Nine out of ten security breaches are the result of social engineering or phishing, meaning deceptive manoeuvrings whose goal is to usurp the identity or steal the login details of information systems users. Likewise, most acts of fraud (65%) carried out on companies do not come from premeditated acts or a weakness in the system, but actually from an exploited opportunity to commit fraud.
Across the whole information systems protection chain (a notion much vaster than “cyber security” and which includes both digital and analogue systems), the human element is still the weakest link. In fact, it constitutes the bulk of the 4 million euros spent every year by businesses in an attempt to block breaches in their security system.
Security culture must be part of company DNA
Today, digitalisation is an integral part of our lives. However, too often we forget that the main object of security is not the system itself but the data it contains, whether personal, medical, business, or contractual in nature.
With the digital world having become an extension of the real world, the same sort of vigilance must be applied. Just as we close the door behind us when we leave the house, or install a security door to protect our home, our online space should also be protected. So, the companies that “forget to close the door” are exposing themselves to theft; of their strategy, of their business information, or of their processes.
Yet, a lever does exist that will allow the risk of attack to be reduced: raising awareness amongst users. In fact, without a training and awareness procedure in place for professionals and companies in general, any technical measures will be useless because the user will carry on clicking links without verifying them.
When it comes to data security, there’s no such thing as zero risk
A few technical solutions currently applied to IT systems are firewalls, measures against ransomware, antivirus software, operating system updates, or strengthening passwords. However, the human firewall is still the safest protection system.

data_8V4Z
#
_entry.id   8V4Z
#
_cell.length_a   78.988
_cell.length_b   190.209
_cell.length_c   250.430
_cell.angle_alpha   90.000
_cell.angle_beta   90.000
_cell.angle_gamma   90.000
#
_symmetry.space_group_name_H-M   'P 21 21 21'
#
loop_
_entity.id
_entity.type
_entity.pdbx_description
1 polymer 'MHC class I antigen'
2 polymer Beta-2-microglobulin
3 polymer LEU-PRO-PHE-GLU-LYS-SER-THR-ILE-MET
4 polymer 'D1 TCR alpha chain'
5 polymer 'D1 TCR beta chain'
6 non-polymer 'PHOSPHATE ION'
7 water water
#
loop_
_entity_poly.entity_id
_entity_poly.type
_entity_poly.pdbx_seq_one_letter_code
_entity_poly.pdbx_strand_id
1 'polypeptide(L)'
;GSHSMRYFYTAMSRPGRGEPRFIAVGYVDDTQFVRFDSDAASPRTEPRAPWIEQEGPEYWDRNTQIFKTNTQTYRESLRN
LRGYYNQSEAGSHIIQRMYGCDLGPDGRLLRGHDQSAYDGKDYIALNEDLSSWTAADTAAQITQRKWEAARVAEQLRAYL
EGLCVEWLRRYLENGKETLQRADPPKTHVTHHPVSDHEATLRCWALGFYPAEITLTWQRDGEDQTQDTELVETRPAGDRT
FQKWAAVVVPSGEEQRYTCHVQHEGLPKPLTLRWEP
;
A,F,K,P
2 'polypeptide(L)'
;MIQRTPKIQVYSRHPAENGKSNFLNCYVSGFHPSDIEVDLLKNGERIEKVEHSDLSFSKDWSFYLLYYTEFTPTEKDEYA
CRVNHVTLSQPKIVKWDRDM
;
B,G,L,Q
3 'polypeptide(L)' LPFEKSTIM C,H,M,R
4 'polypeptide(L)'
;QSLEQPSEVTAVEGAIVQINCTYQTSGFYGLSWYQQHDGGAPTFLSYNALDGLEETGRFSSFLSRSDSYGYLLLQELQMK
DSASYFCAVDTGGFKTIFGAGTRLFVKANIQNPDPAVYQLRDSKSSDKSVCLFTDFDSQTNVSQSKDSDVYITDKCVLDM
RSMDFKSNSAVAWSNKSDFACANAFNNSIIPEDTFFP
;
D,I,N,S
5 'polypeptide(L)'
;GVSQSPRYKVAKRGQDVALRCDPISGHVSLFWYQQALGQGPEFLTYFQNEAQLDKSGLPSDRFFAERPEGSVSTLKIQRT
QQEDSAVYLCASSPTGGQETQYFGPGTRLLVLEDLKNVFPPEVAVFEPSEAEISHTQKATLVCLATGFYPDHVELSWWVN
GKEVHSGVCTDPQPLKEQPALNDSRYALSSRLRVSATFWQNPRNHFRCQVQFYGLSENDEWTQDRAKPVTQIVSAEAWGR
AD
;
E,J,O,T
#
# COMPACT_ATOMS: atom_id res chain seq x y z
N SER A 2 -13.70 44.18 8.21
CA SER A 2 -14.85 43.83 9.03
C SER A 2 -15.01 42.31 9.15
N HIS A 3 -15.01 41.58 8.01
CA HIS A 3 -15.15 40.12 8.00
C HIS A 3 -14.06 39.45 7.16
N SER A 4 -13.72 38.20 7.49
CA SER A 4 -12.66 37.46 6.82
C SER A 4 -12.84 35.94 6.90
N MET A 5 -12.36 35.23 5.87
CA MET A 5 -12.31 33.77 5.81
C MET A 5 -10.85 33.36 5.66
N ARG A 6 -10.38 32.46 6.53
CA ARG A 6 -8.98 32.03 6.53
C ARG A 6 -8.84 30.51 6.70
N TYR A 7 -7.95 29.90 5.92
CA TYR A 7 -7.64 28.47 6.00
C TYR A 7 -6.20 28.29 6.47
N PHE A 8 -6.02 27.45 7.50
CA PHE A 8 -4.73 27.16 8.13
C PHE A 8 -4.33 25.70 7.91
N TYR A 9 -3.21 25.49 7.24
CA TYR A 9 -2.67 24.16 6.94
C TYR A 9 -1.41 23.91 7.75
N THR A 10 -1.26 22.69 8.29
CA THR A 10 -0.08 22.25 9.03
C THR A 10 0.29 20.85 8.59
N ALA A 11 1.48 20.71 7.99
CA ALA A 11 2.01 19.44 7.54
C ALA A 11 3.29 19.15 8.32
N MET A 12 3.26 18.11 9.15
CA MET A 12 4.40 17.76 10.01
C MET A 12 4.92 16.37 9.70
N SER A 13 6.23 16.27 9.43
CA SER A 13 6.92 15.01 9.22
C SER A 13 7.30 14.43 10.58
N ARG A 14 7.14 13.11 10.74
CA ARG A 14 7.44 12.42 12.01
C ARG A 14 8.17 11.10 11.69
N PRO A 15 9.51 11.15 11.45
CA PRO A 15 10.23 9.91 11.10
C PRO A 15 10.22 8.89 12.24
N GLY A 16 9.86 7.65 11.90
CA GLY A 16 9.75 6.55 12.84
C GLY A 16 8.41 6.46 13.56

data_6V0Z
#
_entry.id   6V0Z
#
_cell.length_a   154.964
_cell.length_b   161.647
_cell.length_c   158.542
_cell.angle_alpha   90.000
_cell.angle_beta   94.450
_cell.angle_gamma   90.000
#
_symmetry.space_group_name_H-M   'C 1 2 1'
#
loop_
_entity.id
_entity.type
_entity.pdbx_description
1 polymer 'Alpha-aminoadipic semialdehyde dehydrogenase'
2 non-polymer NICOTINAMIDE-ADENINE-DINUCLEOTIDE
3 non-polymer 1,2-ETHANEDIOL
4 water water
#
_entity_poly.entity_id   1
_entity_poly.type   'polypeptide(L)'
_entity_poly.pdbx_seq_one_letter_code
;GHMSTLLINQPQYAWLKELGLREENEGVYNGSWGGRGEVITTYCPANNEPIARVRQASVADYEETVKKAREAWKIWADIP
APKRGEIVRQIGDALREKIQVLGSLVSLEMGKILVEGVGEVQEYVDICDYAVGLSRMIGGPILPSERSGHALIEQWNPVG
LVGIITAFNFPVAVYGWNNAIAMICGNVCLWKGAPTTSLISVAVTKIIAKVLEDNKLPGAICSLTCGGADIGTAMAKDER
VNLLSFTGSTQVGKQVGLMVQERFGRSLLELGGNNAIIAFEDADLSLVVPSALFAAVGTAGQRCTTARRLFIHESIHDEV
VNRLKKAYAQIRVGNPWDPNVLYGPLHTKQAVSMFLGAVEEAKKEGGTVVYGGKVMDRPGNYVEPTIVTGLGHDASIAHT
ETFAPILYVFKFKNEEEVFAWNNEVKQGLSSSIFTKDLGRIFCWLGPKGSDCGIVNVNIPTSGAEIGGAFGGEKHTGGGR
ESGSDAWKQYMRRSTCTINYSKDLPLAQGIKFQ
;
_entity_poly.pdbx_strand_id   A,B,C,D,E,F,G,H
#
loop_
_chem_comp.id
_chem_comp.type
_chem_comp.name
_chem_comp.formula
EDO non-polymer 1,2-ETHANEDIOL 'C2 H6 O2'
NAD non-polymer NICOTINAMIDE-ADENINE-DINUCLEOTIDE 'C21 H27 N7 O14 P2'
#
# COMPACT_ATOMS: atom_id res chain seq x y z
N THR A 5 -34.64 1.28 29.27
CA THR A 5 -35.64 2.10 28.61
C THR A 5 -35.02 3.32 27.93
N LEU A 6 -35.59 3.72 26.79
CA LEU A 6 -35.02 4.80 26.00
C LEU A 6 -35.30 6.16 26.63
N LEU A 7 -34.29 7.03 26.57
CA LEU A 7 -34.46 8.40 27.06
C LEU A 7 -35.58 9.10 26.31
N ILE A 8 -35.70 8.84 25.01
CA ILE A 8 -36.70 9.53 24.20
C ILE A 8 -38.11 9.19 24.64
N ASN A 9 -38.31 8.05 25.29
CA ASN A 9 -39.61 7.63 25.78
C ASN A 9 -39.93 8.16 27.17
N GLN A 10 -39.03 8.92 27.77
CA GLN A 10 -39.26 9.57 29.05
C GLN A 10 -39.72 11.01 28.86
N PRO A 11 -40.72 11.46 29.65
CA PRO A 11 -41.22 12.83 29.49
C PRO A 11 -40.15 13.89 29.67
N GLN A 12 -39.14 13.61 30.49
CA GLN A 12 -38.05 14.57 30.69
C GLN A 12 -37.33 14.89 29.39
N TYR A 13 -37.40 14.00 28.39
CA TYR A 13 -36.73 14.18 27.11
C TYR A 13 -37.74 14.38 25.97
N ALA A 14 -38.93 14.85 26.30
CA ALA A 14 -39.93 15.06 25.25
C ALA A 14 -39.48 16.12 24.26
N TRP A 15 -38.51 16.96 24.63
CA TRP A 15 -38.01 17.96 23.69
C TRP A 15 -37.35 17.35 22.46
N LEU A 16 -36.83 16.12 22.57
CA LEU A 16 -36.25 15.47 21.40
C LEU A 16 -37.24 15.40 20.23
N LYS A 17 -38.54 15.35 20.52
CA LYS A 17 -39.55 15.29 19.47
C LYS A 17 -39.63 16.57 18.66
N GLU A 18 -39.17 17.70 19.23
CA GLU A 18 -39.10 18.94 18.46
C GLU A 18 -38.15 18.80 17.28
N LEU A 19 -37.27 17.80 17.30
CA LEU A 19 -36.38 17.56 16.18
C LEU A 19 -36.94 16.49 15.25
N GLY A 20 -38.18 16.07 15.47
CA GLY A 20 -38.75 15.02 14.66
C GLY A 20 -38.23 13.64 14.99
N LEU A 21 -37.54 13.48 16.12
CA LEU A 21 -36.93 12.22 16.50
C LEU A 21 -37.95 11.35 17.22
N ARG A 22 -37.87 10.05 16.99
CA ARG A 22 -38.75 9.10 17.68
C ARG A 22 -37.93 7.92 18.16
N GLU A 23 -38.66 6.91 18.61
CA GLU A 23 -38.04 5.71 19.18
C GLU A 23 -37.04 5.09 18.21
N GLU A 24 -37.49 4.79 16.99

These solutions, as well as an active defense policy (searching the networks to detect potential attacks, preventative and corrective techniques, artificial intelligence, etc.) can contribute to reinforcing system integrity. However, it is not so much a question of using one single technology, but rather of applying several “layers of security” so as to prevent unprotected systems (a driverless car, for example) from being attacked.
Cyberspace can’t escape data protection regulation
Cyberspace seems to be a new political place where citizens are interacting with each other. As such, it is subject to the current legislation in place.
Regulation is taking on a greater international dimension. In Spain, the law on data protection (Ley Orgánica de Protección de Datos, or “LOPD”), the equivalent of the “information and freedoms” law in France, protects personal data regardless of format, from a simple voice recording to notes written in a notebook. The European Data Protection Directive, which will come into effect in May 2018, claims to be more restrictive, obliging data security to be taken into account as soon as the information system is set up. Lastly, the ISO 27001 standard aims to certify the most secure information systems.
Security is not incompatible with our private life. On the contrary, it’s the only way to guarantee its privacy. A good number of smartphone apps are free. The consequence? The user becomes a product whose data can be exploited. Security and legislation therefore aim to prevent this information from being used maliciously.
Learning lessons from data security errors
Over time, professionals and private individuals have taken data protection into their own hands. Previously, companies that were victims of an attack due to a security breach preferred to brush the incident under the carpet through fear of tarnishing their image. Today, they are striving to reduce the impact of the problems and learn lessons from them.
This is what happened with the WannaCry phenomenon. Companies have recognised the facts and, although the episode has been widely told, its effects were minimised in relation to other attacks happening until now.
Whilst this accident reminds us not to forget our operating system updates (Microsoft published a patch in March), it above all underlines the importance of the user in the overall security strategy. Another lesson to be learned: security is everyone’s responsibility.
Data security: a field in full development
Attacks happen in the world every day, everywhere. Even if our systems are largely well protected, with the time and the means, no infrastructure is infallible.
At present, security measures are on a code level so as to identify vulnerabilities. Similarly, firewall and antivirus type software are improving and becoming more and more robust. Despite all of this, there is still some way to go before users will be fully conscious of the issues around data security.
Monica De La Huerga
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